Filesystem Label Ambiguity
freebsd at edvax.de
Sun Oct 16 05:22:09 UTC 2016
On Sat, 15 Oct 2016 16:35:31 -0700, Jason C. Wells wrote:
> On 10/15/2016 4:16 PM, Brandon J. Wandersee wrote:
> > Jason C. Wells writes:
> >> Let's say I have three disks and each of them has a partition labelled
> >> "volume3" i.e. /dev/ufs/volume3.
> >> How can I determine which of those is currently mounted?
> >> How does the system determine which of those to mount at boot time?
> > Short answer: Don't do this.
> OK. So the device renumbering problem has been traded for a naming
> ambiguity problem.
While device names can change (order of device detection, driver
to access the drive etc.), labels are "static" attributes to the
file systems which are _user-defined_ things (independent from
An alternative is to use UFS IDs (which are also static, but do
not depend on user decisions):
The glabel(8) class supports a label type for UFS file systems,
based on the unique file system id, ufsid. These labels may be
found in /dev/ufsid and are created automatically during system
startup. It is possible to use ufsid labels to mount partitions
using /etc/fstab. Use glabel status to receive a list of file
systems and their corresponding ufsid labels:
% glabel status
Name Status Components
ufsid/486b6fc38d330916 N/A ad4s1d
ufsid/486b6fc16926168e N/A ad4s1f
In the above example, ad4s1d represents /var, while ad4s1f represents
/usr. Using the ufsid values shown, these partitions may now be
mounted with the following entries in /etc/fstab:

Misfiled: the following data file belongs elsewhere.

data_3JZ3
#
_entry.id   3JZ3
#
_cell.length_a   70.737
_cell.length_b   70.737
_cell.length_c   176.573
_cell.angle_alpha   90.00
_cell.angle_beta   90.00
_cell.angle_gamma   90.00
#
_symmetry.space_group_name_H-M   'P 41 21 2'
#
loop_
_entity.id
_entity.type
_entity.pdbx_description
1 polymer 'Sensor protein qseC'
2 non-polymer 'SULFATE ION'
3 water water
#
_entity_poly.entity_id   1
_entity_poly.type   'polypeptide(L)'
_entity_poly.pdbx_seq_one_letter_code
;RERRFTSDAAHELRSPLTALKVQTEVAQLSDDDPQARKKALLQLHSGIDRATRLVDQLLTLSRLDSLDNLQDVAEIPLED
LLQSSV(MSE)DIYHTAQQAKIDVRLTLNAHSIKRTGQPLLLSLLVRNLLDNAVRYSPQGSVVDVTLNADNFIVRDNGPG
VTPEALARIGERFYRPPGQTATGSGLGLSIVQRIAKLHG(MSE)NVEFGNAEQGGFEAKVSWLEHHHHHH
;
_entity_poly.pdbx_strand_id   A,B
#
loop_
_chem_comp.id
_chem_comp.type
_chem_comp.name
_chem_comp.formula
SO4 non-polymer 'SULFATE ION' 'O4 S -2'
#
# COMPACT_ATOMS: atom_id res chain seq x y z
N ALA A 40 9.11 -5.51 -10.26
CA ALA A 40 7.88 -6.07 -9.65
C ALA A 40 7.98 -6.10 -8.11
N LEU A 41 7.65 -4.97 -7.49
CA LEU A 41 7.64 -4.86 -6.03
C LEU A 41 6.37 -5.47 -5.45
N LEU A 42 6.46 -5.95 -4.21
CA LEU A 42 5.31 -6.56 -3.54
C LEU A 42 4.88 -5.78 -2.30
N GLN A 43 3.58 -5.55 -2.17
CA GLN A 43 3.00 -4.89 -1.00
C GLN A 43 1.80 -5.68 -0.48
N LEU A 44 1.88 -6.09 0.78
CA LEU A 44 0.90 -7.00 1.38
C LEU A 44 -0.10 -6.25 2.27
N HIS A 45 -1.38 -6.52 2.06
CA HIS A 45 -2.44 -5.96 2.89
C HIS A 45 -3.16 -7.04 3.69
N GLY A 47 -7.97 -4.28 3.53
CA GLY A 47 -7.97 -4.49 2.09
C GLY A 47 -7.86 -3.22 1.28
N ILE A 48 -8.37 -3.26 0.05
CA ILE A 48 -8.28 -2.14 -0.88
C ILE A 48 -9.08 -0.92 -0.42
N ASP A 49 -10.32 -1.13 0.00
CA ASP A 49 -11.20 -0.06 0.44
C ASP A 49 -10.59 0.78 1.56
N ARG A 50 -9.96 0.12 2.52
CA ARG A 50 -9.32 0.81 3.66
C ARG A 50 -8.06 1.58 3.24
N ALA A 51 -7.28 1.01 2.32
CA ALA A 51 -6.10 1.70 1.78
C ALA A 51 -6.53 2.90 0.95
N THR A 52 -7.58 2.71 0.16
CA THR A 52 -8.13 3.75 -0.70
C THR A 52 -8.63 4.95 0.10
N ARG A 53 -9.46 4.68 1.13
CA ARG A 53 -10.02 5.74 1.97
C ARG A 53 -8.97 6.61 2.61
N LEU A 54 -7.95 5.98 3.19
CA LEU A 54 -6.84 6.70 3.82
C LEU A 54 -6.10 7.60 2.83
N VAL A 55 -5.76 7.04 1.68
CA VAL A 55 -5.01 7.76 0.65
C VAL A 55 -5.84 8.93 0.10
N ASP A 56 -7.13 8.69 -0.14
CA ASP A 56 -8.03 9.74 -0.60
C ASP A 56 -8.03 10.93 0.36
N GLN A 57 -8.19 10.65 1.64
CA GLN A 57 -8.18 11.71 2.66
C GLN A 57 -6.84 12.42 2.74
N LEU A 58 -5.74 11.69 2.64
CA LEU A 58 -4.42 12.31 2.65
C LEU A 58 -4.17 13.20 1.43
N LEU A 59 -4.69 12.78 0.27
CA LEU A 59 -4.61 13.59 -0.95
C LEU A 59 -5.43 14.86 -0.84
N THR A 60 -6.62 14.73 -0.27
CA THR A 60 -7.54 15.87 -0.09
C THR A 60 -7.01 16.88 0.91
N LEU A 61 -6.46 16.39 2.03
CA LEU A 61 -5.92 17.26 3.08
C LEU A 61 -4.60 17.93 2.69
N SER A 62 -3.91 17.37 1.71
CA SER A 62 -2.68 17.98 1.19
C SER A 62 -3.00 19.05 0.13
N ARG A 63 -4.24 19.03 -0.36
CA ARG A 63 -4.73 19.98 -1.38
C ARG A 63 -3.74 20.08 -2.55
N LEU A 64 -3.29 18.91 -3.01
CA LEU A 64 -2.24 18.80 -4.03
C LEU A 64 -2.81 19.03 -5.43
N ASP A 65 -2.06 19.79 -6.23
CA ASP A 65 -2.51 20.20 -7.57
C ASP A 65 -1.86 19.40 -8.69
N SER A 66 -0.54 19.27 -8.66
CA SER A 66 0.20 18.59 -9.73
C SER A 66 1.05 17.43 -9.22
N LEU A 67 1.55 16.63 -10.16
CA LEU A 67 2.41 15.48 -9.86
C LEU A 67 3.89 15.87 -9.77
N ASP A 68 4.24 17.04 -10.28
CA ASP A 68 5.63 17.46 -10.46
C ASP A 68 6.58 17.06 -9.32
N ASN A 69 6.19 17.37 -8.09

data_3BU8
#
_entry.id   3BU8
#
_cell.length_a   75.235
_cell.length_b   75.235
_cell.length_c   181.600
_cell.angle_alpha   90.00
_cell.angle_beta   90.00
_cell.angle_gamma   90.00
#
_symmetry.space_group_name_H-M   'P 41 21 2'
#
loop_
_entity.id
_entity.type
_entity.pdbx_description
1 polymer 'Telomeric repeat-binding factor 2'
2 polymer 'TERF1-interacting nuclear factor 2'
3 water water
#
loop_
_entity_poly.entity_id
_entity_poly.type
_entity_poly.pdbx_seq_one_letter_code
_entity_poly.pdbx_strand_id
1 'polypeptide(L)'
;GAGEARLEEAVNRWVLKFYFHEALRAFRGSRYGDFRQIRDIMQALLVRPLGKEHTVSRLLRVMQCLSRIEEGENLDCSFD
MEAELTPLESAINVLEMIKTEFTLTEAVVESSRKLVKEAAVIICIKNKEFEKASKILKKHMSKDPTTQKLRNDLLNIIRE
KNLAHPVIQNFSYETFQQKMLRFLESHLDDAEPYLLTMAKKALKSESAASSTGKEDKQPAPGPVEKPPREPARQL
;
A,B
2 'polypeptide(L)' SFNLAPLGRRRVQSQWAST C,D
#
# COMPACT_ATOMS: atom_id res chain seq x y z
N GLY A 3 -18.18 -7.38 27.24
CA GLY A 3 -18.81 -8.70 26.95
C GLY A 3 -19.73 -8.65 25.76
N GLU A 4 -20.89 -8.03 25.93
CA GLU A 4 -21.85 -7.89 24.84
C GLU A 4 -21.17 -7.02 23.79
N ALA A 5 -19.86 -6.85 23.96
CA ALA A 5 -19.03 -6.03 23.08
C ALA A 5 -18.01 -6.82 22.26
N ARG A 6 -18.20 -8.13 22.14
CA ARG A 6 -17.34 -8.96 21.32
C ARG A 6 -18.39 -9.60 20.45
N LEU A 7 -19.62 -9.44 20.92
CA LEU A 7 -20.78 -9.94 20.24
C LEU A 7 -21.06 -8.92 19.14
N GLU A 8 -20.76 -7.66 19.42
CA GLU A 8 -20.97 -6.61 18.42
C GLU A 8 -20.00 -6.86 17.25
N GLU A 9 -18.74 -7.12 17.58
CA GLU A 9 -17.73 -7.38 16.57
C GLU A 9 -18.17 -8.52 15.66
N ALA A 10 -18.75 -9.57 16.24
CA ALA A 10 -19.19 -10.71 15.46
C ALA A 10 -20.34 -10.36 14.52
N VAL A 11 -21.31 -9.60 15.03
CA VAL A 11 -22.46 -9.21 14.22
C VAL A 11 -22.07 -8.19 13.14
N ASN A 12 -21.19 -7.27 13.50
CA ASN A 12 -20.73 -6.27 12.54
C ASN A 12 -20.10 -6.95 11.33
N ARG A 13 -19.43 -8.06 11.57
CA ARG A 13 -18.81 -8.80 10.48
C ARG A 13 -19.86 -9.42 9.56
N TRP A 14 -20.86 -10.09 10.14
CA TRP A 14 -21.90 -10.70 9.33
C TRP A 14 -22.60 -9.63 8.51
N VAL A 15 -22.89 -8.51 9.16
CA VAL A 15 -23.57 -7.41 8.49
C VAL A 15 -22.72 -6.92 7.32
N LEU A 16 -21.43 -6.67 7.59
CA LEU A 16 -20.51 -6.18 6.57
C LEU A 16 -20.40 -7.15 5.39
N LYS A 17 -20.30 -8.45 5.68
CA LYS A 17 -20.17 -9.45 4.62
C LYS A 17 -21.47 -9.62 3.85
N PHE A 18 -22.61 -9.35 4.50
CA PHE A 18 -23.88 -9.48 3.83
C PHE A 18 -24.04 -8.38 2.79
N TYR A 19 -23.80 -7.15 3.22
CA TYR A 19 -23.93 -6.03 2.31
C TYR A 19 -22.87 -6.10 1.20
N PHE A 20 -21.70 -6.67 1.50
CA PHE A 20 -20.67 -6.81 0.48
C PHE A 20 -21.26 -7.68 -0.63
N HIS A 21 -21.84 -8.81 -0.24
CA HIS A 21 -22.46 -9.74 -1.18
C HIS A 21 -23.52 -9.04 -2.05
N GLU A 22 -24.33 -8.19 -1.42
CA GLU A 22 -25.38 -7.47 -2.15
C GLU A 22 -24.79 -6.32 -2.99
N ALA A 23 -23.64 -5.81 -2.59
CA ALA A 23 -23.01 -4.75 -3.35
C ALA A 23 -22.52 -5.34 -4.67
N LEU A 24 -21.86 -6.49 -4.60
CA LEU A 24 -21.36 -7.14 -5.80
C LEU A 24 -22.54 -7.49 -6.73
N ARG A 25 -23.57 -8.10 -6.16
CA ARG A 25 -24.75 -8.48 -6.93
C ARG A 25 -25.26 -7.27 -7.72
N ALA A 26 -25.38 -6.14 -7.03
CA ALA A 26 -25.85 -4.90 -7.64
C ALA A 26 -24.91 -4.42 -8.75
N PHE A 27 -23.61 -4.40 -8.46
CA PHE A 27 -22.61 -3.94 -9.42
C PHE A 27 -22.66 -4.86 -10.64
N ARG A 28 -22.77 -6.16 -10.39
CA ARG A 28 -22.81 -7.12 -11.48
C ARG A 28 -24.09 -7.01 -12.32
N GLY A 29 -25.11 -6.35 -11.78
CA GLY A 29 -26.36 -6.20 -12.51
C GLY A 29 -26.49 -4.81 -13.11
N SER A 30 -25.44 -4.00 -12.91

/dev/ufsid/486b6fc38d330916 /var ufs rw 2 2
/dev/ufsid/486b6fc16926168e /usr ufs rw 2 2
Any partitions with ufsid labels can be mounted in this way,
eliminating the need to manually create permanent labels, while
still enjoying the benefits of device name independent mounting.
> I didn't realize this when I first came upon my
> naming convention for filesystems. I'll start keeping track of my
> "volumeX" names and make them unique. I just got lucky that I didn't
> mount the wrong disks over the course of the last few weeks.
Labels have a _specific_ use that somewhat dies them to proper
decision making and "schemas", such as "color and number",
"device it is intended for", "what mountpoint it is designated
to be mounted on", "what date this system has been created" or
"what kind of data is on that partition". There are several other
considerations that make labels much more useful than traditional
> Maybe I'll just use UUIDs everywhere. Those are easy to remember. :)
Definitely, just like UFS IDs (see above). ;-)
Happy FreeBSD user since 4.0
Andra moi ennepe, Mousa, ...
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